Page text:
This goes back to a Facebook nomination chain post, which I shall simply replicate here. Now, since I’m somewhat unruly, I did provide commentaries (contrary to the request), but refrained from nominating anyone – I’m actually not a big fan of these requests and I usually opt out from them.
So, if you like, see ten of my favourite travel pics. It’s not a top ten or anything, just a start in roughly chronological order. In this recap, I made it up to 1994. Now that’s a few months ago, so to say, and I reckon I’ll do this “10 choice pics” thing more often.
1988, Kaluga – then Soviet Union, now Russia. As the East German schoolkid that I still was, I had sucked up the slogans about our “big brother”, the Soviet Union. “To learn from the Soviet Union is to win” (Von der Sowjetunion lernen heißt Siegen lernen). When I went there at the end of the eighties for a one-week school exchange trip, I saw actual poverty for the first time, and even the family I visited, who was not poor, lived way below the standards I was used to. I saw beggars for the first time of my life, in Moscow. And yet, there was the Perestroika going on, Michael Gorbachev’s reform movement. For us East German teenagers it was almost shocking to see, and as the relationships between the East German government under Honecker and Gorbachev started to sour, they were refreshing. The slogan in the picture calls upon on Kalugans to put all their strengths into the Perestroika, more Democracy and economical reforms.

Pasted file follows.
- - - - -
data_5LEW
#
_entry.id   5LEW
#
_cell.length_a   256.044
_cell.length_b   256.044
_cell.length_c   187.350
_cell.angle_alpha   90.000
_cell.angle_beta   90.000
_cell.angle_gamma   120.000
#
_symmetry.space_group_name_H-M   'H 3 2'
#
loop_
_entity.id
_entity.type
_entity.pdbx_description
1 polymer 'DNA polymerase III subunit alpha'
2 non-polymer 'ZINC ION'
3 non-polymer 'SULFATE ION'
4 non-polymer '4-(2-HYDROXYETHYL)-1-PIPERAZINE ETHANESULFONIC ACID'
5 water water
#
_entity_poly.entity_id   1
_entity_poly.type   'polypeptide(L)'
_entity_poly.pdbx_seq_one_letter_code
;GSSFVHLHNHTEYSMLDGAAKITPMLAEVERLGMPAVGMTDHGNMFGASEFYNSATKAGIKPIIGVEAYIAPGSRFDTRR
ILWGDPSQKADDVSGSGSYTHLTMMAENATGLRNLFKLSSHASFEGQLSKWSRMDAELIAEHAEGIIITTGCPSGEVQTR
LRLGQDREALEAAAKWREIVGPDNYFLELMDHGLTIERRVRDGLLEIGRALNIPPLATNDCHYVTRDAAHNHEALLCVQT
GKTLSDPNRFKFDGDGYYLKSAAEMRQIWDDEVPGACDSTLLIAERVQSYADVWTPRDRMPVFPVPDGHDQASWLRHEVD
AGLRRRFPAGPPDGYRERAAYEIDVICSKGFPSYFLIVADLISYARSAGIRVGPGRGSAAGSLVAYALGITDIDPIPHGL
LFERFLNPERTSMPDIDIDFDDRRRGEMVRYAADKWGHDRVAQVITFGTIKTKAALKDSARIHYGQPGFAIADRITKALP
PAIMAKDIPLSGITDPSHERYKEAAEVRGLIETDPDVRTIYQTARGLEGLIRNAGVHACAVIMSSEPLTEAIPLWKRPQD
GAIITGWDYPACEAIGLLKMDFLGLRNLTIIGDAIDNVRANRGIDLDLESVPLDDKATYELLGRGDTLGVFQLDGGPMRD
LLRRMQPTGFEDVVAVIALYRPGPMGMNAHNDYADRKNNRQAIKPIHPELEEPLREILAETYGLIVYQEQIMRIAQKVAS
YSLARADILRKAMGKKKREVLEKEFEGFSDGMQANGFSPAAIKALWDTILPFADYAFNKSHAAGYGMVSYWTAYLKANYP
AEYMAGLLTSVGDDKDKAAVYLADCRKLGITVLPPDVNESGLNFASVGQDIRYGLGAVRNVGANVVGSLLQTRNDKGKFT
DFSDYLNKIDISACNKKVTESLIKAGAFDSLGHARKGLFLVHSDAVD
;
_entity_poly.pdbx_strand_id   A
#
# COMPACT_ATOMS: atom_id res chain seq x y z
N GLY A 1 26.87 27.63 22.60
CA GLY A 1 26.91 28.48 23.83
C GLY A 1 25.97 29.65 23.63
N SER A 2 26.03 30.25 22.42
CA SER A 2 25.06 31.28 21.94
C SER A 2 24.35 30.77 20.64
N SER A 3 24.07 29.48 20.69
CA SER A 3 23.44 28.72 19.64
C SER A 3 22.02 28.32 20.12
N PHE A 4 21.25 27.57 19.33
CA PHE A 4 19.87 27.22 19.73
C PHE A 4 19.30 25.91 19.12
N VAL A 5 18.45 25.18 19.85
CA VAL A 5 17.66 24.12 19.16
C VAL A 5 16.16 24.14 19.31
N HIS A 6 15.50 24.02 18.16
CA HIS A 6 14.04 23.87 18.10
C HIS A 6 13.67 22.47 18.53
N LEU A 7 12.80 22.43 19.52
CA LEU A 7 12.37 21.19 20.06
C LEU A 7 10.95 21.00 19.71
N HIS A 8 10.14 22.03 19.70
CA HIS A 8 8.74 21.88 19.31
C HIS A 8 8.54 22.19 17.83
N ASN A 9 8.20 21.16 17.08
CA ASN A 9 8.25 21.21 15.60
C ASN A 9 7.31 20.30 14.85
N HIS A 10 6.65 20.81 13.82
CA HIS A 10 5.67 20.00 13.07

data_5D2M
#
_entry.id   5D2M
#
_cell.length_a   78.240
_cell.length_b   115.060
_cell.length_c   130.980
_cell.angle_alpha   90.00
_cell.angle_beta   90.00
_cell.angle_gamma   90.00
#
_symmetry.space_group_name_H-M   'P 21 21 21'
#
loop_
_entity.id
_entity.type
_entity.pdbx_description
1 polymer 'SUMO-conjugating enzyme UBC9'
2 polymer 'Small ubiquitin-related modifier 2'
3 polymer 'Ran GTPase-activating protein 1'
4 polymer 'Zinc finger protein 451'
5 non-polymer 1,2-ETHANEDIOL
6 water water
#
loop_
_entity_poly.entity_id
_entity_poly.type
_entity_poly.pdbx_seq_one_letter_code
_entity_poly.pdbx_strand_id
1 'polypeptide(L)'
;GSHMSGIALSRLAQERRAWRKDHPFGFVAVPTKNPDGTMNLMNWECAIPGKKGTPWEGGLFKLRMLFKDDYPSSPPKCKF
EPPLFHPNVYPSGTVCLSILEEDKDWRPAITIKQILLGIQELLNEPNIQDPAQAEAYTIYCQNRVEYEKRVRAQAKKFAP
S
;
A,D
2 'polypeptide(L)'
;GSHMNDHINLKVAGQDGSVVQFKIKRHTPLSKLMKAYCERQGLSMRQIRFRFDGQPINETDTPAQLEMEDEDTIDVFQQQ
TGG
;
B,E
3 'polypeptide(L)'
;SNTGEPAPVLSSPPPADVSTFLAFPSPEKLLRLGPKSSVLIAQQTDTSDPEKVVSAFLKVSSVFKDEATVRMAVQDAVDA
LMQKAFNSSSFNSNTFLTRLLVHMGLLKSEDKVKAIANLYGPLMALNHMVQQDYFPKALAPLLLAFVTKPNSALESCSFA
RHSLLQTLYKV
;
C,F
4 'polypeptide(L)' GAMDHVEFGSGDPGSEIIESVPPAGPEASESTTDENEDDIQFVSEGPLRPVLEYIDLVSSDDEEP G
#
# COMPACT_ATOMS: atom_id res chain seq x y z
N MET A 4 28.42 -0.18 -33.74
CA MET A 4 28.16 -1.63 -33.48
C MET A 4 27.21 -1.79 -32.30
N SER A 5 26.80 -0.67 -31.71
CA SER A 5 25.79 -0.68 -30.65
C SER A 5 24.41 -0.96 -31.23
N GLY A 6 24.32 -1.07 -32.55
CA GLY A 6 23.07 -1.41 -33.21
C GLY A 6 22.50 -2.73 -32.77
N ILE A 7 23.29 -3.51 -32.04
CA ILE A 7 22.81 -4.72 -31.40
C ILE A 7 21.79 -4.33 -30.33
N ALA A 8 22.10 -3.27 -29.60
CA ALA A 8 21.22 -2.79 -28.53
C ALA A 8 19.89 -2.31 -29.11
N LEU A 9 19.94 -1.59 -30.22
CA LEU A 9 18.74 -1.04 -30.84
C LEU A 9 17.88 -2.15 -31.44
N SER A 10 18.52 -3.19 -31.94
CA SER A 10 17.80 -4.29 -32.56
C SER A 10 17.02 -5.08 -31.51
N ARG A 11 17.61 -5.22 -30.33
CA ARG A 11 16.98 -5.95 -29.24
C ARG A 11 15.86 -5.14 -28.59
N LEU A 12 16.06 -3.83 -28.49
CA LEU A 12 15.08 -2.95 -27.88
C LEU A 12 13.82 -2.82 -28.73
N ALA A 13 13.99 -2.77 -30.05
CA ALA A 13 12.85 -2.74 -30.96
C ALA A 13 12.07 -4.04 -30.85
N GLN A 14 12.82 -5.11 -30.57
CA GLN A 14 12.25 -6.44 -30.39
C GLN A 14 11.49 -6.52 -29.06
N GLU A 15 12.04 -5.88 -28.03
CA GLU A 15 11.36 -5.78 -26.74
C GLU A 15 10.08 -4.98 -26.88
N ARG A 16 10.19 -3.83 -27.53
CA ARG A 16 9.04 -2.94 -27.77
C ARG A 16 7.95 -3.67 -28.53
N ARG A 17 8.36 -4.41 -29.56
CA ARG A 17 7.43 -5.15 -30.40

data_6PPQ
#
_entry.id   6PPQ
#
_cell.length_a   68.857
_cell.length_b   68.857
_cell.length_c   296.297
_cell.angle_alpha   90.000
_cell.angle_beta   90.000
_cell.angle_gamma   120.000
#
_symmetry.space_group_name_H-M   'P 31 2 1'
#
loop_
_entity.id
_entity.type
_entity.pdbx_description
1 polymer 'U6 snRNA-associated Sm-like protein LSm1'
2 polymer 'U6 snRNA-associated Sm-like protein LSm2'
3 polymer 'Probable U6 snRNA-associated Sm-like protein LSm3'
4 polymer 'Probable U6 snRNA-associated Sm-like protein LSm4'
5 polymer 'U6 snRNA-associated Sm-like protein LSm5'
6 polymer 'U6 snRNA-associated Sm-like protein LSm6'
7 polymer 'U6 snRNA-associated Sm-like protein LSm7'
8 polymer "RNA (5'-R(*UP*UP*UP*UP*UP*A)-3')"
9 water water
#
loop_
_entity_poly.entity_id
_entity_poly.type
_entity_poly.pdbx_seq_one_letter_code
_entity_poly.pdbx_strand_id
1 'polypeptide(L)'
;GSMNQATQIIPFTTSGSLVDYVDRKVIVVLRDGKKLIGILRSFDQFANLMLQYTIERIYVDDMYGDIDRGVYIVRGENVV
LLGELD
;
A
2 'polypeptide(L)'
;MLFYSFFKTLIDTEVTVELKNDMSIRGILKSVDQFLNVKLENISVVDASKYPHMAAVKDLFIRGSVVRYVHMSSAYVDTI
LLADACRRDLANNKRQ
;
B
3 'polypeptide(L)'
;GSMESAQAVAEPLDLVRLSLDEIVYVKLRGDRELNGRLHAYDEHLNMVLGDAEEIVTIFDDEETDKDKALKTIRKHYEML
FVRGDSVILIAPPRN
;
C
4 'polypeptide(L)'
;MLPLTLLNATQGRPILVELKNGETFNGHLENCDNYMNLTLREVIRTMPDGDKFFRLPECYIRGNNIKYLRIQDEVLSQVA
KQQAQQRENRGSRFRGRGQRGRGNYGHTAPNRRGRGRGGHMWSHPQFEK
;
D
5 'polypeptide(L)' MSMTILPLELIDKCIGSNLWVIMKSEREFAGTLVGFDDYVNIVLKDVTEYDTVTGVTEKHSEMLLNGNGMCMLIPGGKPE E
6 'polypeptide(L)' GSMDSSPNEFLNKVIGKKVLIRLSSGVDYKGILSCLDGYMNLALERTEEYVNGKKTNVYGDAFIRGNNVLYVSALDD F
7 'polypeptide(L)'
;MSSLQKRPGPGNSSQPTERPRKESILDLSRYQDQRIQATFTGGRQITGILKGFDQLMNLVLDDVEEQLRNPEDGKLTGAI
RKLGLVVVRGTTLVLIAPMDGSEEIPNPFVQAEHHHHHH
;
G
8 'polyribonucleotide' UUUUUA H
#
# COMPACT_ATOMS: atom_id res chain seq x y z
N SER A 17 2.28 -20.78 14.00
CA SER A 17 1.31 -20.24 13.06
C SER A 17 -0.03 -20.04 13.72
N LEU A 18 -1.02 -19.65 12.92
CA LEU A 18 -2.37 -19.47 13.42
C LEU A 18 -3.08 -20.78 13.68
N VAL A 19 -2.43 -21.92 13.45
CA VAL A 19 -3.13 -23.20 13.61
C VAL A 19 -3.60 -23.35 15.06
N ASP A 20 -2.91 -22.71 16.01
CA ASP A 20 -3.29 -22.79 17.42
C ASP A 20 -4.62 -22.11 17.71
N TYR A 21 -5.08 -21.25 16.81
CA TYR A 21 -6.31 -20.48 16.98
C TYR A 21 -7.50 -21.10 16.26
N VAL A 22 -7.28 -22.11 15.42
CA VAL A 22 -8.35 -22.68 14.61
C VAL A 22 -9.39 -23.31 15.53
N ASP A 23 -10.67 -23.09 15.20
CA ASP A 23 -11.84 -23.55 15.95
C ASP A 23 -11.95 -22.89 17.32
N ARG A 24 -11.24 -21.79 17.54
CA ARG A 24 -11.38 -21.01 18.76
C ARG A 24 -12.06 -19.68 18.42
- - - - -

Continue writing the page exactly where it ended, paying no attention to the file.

I have a few hundred photographs, on film – travelling was analogue then. No email, no internet, let alone a mobile phone, and no digital camera. As usual, I traveled without a guide book, except for Mayer’s History of the Crusades, so I could visit crusader castles. I wish I had more scans of photos from that journey! Here’s a very small selection of 6 months travelling in what was an optimistic region then.
I had been to Israel before, in 1992, my only tour-group experience. Many trips to the region would follow, though never again to Syria. This is unfortunate, for Syria was one of the best countries I’ve ever traveled in my life: the friendliest people you can imagine, few tourists if any, inexpensive – in short: fantastic! I traveled Turkey a few more times (1998, 2004, 2010), as well as Israel/Palestine, Jordan and Egypt (1996, 2000, 2008). Here are some of the journeys: